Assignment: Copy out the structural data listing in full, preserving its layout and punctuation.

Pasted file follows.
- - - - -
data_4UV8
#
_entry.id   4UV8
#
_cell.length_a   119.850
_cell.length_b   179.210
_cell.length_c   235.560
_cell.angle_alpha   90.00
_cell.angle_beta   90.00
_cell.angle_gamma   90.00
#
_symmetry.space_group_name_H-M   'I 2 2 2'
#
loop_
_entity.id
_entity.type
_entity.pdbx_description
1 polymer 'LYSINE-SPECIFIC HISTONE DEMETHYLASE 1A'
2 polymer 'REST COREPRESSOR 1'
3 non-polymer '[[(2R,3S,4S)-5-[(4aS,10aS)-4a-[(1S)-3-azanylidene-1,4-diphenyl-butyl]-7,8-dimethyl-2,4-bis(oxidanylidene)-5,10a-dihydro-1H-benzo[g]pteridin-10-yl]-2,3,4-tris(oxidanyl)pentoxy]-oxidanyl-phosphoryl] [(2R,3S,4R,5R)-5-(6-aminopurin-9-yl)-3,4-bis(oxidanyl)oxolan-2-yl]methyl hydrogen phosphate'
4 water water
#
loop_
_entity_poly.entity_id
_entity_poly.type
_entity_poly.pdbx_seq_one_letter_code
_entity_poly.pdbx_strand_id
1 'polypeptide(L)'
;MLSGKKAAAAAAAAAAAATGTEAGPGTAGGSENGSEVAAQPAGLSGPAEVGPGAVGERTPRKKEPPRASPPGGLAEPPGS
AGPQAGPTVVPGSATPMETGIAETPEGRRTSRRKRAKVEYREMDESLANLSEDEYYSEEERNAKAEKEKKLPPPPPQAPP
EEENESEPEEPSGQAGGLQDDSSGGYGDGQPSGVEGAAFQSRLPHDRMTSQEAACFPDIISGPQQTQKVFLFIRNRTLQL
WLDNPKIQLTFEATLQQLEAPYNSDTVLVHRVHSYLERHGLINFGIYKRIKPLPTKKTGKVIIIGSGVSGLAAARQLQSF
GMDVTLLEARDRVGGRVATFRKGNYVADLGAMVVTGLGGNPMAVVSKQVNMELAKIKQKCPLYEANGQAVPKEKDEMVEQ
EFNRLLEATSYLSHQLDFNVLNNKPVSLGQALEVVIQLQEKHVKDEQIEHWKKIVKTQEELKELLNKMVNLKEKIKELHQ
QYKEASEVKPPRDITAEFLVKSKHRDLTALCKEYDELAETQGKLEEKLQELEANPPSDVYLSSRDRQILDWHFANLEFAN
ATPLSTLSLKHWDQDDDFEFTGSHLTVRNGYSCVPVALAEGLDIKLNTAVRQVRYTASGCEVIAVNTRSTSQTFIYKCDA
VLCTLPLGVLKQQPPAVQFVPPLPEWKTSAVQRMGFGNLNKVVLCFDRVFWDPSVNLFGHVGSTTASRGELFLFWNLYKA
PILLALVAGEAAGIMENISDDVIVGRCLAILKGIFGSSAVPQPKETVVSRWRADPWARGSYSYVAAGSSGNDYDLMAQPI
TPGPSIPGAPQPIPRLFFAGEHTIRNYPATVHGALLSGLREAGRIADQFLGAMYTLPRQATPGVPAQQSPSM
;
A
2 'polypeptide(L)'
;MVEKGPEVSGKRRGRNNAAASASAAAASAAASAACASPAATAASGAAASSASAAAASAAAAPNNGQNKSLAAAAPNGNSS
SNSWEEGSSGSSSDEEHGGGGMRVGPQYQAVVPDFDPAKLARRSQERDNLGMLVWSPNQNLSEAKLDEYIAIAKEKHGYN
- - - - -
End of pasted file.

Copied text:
data_4UV8
#
_entry.id   4UV8
#
_cell.length_a   119.850
_cell.length_b   179.210
_cell.length_c   235.560
_cell.angle_alpha   90.00
_cell.angle_beta   90.00
_cell.angle_gamma   90.00
#
_symmetry.space_group_name_H-M   'I 2 2 2'
#
loop_
_entity.id
_entity.type
_entity.pdbx_description
1 polymer 'LYSINE-SPECIFIC HISTONE DEMETHYLASE 1A'
2 polymer 'REST COREPRESSOR 1'
3 non-polymer '[[(2R,3S,4S)-5-[(4aS,10aS)-4a-[(1S)-3-azanylidene-1,4-diphenyl-butyl]-7,8-dimethyl-2,4-bis(oxidanylidene)-5,10a-dihydro-1H-benzo[g]pteridin-10-yl]-2,3,4-tris(oxidanyl)pentoxy]-oxidanyl-phosphoryl] [(2R,3S,4R,5R)-5-(6-aminopurin-9-yl)-3,4-bis(oxidanyl)oxolan-2-yl]methyl hydrogen phosphate'
4 water water
#
loop_
_entity_poly.entity_id
_entity_poly.type
_entity_poly.pdbx_seq_one_letter_code
_entity_poly.pdbx_strand_id
1 'polypeptide(L)'
;MLSGKKAAAAAAAAAAAATGTEAGPGTAGGSENGSEVAAQPAGLSGPAEVGPGAVGERTPRKKEPPRASPPGGLAEPPGS
AGPQAGPTVVPGSATPMETGIAETPEGRRTSRRKRAKVEYREMDESLANLSEDEYYSEEERNAKAEKEKKLPPPPPQAPP
EEENESEPEEPSGQAGGLQDDSSGGYGDGQPSGVEGAAFQSRLPHDRMTSQEAACFPDIISGPQQTQKVFLFIRNRTLQL
WLDNPKIQLTFEATLQQLEAPYNSDTVLVHRVHSYLERHGLINFGIYKRIKPLPTKKTGKVIIIGSGVSGLAAARQLQSF
GMDVTLLEARDRVGGRVATFRKGNYVADLGAMVVTGLGGNPMAVVSKQVNMELAKIKQKCPLYEANGQAVPKEKDEMVEQ
EFNRLLEATSYLSHQLDFNVLNNKPVSLGQALEVVIQLQEKHVKDEQIEHWKKIVKTQEELKELLNKMVNLKEKIKELHQ
QYKEASEVKPPRDITAEFLVKSKHRDLTALCKEYDELAETQGKLEEKLQELEANPPSDVYLSSRDRQILDWHFANLEFAN
ATPLSTLSLKHWDQDDDFEFTGSHLTVRNGYSCVPVALAEGLDIKLNTAVRQVRYTASGCEVIAVNTRSTSQTFIYKCDA
VLCTLPLGVLKQQPPAVQFVPPLPEWKTSAVQRMGFGNLNKVVLCFDRVFWDPSVNLFGHVGSTTASRGELFLFWNLYKA
PILLALVAGEAAGIMENISDDVIVGRCLAILKGIFGSSAVPQPKETVVSRWRADPWARGSYSYVAAGSSGNDYDLMAQPI
TPGPSIPGAPQPIPRLFFAGEHTIRNYPATVHGALLSGLREAGRIADQFLGAMYTLPRQATPGVPAQQSPSM
;
A
2 'polypeptide(L)'
;MVEKGPEVSGKRRGRNNAAASASAAAASAAASAACASPAATAASGAAASSASAAAASAAAAPNNGQNKSLAAAAPNGNSS
SNSWEEGSSGSSSDEEHGGGGMRVGPQYQAVVPDFDPAKLARRSQERDNLGMLVWSPNQNLSEAKLDEYIAIAKEKHGYN